I can can honestly say, that the majority of my subjects were very keen on how they wanted to be represented and I wanted them to play a major role in that decision.  They knew that once I recorded their image it was going to be placed in the annals of history, so there was a lot of thought put into every session; from setting up the right pose to finding a suitable backdrop.

The Camera Nerd Out

During that time I used a Canon AE1 program with standard 50 mm 1.8 lens. I was trained to use available light, so very rarely would I have a flash unit.

The Q+A

At 19, you met the leader of the Jolly Stompers from Brownsville who also happened to be an amateur photographer. Tell us about that experience. How did it come about? At what point did the two of you talk photography and how did that interaction influence your evolution as a photographer?

Actually, I was around 15 at the time. Cornell Reid, aka Sundance was a major figure in the Brooklyn based gang called the Bad Ass Stompers. They were a division of the Jolly Stompers, a noted gang that has roots going back to the 1950s.  Along with them was also a female division called the Jolly Steppers.   Their members were a combination of African American and Caribbean descent.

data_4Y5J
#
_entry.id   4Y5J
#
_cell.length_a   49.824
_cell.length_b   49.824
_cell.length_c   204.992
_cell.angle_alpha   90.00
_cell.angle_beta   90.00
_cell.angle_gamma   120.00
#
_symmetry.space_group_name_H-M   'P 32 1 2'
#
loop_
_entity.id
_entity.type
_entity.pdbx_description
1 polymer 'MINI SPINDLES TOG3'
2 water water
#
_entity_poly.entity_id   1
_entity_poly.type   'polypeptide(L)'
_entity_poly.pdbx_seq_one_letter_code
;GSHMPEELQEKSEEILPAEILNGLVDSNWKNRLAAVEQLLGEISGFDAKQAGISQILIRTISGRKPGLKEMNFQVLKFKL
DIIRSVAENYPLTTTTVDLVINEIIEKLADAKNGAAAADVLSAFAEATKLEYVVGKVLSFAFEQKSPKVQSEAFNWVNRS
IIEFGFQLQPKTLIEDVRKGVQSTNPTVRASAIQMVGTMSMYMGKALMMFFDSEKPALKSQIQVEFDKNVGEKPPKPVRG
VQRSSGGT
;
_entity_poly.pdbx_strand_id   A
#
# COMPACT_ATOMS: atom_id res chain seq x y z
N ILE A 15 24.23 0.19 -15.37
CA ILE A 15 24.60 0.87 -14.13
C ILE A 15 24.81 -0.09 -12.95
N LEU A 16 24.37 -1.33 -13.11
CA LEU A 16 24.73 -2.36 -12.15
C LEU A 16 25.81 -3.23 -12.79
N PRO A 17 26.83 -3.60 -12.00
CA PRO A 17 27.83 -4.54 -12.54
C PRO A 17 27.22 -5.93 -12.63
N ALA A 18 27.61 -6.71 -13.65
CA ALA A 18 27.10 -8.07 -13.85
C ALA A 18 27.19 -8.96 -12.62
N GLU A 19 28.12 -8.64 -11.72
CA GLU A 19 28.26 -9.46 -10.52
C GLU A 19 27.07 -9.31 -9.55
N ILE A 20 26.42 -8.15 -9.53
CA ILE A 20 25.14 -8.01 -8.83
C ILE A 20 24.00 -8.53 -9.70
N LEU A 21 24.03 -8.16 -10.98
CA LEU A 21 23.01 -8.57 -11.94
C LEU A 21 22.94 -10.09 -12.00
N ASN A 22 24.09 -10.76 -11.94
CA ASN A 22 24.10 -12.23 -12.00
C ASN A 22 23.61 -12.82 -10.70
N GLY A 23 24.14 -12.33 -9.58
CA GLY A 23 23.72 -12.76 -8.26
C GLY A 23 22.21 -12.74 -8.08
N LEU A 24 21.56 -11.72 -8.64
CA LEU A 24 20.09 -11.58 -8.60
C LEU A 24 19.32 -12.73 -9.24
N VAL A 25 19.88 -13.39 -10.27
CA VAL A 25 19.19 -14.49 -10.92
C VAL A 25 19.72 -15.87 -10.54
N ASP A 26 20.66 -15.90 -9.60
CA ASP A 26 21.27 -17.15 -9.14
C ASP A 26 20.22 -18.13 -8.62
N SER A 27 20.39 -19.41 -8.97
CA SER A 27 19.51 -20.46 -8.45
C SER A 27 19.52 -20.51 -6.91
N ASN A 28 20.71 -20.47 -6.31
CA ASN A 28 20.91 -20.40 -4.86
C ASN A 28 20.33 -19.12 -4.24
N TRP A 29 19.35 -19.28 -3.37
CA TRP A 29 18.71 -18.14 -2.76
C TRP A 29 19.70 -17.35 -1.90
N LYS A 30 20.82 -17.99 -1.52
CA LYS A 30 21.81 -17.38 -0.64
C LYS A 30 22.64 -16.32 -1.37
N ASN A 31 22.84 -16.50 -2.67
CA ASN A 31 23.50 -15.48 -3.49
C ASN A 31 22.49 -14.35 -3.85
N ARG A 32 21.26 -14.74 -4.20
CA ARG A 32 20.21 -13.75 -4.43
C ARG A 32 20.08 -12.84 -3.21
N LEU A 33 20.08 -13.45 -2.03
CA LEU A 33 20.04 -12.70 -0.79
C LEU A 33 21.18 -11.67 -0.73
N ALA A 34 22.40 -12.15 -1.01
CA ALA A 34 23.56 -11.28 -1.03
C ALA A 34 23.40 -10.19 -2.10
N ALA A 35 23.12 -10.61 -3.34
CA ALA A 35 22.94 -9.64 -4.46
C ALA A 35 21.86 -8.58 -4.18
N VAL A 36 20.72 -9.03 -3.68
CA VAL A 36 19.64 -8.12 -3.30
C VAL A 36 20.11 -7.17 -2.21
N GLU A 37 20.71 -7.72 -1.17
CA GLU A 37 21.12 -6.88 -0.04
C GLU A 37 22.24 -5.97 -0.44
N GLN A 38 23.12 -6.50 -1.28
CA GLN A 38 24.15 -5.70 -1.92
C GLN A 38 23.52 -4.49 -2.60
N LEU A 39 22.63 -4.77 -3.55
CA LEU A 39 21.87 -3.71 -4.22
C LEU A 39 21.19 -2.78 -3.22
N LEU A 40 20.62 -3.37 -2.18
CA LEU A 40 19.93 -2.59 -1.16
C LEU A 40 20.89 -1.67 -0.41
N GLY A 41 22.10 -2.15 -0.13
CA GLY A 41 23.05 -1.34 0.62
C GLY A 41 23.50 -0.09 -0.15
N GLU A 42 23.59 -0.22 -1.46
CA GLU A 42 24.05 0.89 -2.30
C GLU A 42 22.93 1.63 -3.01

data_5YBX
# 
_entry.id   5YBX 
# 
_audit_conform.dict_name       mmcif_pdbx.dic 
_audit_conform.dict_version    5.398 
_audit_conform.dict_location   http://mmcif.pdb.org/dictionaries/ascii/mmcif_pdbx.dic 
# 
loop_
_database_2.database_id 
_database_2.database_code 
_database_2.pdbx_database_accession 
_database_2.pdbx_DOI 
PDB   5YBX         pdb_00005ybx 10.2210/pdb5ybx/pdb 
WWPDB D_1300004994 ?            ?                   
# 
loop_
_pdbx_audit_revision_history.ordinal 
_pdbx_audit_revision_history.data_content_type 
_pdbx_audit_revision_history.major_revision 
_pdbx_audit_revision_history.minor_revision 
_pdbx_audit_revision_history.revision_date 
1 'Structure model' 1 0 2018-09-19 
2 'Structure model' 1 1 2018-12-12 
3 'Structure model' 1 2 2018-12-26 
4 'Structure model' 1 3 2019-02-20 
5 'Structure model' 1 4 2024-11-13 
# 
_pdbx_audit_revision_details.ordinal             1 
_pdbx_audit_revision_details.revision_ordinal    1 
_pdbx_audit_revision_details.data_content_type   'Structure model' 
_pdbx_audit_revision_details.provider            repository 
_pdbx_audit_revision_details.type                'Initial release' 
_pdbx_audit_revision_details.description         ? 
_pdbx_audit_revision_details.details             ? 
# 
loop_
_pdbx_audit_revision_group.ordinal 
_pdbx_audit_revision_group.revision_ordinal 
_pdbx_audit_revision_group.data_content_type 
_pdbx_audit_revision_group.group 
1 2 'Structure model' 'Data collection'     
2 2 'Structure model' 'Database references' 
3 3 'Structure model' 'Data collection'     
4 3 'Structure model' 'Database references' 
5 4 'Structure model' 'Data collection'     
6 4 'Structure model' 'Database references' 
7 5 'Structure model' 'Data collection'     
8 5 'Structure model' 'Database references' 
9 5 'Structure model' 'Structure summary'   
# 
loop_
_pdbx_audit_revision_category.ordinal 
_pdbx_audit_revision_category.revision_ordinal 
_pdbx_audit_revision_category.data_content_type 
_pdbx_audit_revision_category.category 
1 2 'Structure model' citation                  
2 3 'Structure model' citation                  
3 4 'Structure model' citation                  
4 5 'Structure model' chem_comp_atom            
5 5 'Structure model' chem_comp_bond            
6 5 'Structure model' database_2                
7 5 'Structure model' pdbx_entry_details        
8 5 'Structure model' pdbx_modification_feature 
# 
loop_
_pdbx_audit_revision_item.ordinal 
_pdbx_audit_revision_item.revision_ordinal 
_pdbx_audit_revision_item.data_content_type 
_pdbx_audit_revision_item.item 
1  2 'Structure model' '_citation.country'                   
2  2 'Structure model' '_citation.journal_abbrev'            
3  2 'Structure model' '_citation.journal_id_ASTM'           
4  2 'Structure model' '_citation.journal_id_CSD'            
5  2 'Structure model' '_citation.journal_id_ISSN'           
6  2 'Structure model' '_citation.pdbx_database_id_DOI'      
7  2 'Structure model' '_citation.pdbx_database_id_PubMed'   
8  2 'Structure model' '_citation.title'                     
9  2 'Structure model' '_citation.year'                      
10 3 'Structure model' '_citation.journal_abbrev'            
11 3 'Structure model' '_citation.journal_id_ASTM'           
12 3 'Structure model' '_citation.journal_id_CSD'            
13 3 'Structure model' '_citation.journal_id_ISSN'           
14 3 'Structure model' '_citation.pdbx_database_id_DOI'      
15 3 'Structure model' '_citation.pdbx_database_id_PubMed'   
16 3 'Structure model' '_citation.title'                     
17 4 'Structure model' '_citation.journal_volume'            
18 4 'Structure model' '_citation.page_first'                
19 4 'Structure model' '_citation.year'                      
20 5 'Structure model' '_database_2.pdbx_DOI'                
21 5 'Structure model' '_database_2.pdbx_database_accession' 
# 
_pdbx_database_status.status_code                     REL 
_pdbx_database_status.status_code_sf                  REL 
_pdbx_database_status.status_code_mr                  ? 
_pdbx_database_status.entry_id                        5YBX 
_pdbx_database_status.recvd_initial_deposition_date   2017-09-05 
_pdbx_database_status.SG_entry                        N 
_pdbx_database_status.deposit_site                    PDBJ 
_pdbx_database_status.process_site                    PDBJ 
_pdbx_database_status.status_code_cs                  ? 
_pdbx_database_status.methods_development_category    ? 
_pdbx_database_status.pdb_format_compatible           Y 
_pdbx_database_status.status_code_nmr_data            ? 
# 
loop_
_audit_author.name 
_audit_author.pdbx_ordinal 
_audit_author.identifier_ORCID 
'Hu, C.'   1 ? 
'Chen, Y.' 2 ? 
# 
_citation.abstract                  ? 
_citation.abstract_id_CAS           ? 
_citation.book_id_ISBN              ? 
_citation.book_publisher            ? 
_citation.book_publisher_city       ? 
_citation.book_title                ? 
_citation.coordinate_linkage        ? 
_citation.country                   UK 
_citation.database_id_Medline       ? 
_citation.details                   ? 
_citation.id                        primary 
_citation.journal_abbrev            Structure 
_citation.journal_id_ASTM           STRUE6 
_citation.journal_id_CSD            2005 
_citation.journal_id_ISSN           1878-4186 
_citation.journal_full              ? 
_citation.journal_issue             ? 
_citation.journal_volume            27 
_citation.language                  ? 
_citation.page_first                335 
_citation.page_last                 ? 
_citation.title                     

My introduction to Cornell came by way of his cousin Winston, who was a good friend of mine and classmate, in junior high school. One day he invited me to accompany him to meet Cornell at his apartment in the Crown Heights section of Brooklyn; just a short walking distant from our neighborhood. I was very eager to meet Cornell, because Winston had spoken so highly of him over the years; sharing all the things he taught him from self defense to street survival. When I first met Sundance, I was surprised by his warm and friendly demeanor, as he did not strike me as a gang leader, much less one holding the position of  ‘warlord.’ His rank indicated that he had to be ‘official’ on all levels. He was only about 19 at the time and  the son of Caribbean parents; spending his earlier years in England.  Entering his small duplex apartment, I was impressed by the ambience as I clearly remember Kool and the Gang’s song “Caribbean Festival,” playing on the turntable.  For reasons unknown to me, the Stompers  had a great love for the music of Kool and the Gang.